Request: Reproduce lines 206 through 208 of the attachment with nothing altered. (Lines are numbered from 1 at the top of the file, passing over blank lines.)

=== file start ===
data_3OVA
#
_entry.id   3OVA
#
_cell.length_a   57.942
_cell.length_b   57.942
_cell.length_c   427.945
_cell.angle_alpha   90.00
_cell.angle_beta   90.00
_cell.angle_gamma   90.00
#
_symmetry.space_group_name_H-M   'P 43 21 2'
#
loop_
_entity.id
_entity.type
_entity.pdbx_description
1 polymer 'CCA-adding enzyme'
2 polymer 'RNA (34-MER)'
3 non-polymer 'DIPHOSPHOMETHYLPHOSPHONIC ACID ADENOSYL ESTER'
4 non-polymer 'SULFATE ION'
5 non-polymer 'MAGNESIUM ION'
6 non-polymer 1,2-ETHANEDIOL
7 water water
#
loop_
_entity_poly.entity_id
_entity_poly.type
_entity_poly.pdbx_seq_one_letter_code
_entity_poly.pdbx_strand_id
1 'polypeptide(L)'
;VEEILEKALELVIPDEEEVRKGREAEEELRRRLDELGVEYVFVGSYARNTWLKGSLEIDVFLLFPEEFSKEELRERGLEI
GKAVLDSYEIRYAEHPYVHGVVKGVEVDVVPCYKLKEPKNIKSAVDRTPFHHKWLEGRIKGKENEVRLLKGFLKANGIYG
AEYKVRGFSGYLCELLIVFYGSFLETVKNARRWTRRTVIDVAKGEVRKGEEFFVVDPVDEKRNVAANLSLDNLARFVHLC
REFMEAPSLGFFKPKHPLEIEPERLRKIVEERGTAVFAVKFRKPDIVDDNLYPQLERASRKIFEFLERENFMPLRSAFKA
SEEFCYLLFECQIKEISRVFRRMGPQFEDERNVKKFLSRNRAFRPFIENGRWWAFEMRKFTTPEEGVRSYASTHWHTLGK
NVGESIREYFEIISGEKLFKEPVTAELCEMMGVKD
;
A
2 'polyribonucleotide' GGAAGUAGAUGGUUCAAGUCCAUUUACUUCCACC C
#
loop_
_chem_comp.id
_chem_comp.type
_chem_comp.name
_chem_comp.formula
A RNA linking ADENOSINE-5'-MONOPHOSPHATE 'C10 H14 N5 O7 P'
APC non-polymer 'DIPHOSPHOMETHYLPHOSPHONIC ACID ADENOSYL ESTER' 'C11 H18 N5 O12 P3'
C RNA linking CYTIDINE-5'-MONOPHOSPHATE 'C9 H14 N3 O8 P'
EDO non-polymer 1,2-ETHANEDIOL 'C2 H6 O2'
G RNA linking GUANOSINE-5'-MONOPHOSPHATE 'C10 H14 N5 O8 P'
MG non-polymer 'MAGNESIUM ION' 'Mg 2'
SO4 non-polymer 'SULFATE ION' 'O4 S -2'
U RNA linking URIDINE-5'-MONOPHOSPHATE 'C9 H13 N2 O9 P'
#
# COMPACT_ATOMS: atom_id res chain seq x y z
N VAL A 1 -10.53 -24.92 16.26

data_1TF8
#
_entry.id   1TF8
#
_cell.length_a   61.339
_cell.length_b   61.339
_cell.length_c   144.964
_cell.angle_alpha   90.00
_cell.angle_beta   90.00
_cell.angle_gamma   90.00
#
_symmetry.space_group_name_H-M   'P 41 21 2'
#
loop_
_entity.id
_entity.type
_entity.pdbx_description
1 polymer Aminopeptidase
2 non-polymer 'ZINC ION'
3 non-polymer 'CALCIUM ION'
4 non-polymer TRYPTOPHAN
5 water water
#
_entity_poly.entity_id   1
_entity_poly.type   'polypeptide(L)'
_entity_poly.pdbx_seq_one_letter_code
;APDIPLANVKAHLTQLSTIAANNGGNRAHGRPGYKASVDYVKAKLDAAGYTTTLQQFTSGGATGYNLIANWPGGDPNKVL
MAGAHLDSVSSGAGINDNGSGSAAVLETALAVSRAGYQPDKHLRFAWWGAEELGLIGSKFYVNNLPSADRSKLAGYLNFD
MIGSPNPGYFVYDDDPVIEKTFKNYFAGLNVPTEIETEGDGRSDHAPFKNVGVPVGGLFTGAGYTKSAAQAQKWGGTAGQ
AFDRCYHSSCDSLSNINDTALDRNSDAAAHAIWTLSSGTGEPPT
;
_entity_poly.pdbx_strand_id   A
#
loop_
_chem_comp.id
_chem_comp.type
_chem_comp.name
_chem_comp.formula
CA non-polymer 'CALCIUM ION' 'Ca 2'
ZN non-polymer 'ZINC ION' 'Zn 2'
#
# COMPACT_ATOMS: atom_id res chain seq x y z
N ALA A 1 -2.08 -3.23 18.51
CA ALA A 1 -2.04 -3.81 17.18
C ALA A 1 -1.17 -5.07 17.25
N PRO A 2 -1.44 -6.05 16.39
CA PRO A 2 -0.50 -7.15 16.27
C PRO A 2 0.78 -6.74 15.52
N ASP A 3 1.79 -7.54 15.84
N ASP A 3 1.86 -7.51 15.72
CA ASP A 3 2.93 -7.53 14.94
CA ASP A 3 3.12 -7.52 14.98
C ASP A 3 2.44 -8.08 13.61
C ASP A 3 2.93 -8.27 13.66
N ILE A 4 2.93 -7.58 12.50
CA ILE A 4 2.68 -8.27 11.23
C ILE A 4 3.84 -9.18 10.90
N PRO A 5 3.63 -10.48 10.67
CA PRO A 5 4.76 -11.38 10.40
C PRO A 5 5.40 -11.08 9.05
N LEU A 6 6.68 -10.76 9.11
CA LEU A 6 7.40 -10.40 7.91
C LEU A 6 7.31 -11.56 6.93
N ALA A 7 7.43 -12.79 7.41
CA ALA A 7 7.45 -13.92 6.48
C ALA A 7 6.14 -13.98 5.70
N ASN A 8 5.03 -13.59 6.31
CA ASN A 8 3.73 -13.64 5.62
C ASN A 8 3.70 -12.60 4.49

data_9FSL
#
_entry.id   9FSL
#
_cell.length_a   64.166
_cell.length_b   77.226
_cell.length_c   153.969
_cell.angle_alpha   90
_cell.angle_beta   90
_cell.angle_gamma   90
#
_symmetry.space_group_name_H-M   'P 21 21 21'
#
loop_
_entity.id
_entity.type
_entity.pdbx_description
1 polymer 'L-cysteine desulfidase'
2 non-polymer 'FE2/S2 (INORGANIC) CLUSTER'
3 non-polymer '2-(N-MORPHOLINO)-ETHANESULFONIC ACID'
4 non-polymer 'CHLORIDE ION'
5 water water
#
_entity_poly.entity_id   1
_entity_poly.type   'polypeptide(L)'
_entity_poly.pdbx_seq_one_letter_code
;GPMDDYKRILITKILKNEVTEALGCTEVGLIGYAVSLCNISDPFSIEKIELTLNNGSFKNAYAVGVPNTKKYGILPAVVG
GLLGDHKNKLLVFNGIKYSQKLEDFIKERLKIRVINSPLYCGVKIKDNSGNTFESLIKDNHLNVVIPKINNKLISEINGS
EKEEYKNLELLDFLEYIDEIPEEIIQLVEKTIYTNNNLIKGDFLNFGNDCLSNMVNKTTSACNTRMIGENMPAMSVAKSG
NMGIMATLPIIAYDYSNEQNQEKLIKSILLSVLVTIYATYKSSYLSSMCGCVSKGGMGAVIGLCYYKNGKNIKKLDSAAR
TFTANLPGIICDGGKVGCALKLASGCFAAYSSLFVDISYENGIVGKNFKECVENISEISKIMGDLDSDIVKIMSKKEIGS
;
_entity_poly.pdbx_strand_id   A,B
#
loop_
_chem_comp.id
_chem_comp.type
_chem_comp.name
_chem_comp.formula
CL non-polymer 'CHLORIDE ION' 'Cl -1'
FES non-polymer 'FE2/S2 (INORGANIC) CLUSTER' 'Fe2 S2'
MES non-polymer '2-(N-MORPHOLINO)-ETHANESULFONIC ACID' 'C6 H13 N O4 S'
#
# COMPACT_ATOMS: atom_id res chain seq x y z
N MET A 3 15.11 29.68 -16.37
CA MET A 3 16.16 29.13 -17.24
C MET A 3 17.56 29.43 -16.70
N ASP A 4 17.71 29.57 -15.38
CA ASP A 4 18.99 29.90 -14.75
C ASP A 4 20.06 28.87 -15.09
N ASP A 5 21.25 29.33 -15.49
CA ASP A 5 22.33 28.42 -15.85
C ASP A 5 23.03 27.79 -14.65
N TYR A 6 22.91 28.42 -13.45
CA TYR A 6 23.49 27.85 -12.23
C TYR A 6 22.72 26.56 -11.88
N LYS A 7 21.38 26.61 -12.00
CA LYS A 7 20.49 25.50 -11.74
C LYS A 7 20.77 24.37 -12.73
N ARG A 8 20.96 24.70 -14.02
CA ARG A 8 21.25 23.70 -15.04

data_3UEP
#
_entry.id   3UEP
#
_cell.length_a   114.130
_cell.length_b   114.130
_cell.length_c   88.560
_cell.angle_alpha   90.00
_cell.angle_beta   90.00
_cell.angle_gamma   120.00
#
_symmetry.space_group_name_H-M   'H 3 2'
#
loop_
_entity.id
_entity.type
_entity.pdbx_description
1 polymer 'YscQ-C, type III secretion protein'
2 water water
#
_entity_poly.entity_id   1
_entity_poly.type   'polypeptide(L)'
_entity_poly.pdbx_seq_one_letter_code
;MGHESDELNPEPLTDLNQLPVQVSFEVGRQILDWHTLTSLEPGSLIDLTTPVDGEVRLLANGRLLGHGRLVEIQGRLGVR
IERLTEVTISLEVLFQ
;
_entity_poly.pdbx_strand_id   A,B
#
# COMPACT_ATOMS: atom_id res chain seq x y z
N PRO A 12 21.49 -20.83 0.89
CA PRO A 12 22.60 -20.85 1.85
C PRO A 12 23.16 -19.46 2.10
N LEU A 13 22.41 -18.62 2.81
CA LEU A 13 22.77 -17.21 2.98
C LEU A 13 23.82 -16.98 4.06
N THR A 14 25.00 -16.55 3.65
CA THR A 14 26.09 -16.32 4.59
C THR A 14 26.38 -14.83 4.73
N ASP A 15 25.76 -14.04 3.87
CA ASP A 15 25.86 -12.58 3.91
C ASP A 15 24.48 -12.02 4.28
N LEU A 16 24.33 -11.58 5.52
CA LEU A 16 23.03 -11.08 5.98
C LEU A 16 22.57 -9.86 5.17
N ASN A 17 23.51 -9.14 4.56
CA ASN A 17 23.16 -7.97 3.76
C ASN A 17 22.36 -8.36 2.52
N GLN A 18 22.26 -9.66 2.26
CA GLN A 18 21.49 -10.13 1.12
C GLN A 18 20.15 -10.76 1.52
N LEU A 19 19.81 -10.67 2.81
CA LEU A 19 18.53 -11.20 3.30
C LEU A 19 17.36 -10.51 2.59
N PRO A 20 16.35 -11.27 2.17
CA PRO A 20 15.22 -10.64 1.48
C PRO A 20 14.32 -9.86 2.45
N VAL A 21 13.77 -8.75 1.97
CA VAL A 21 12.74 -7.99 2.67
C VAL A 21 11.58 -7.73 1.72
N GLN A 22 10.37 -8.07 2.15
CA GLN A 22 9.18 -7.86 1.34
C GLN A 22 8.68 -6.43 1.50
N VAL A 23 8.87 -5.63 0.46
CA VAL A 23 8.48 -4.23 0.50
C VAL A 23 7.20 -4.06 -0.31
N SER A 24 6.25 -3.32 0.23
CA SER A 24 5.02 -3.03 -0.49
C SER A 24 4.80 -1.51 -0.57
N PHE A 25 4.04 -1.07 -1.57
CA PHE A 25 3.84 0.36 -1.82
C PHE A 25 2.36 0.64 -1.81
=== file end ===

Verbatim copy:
2 water water
#
_entity_poly.entity_id   1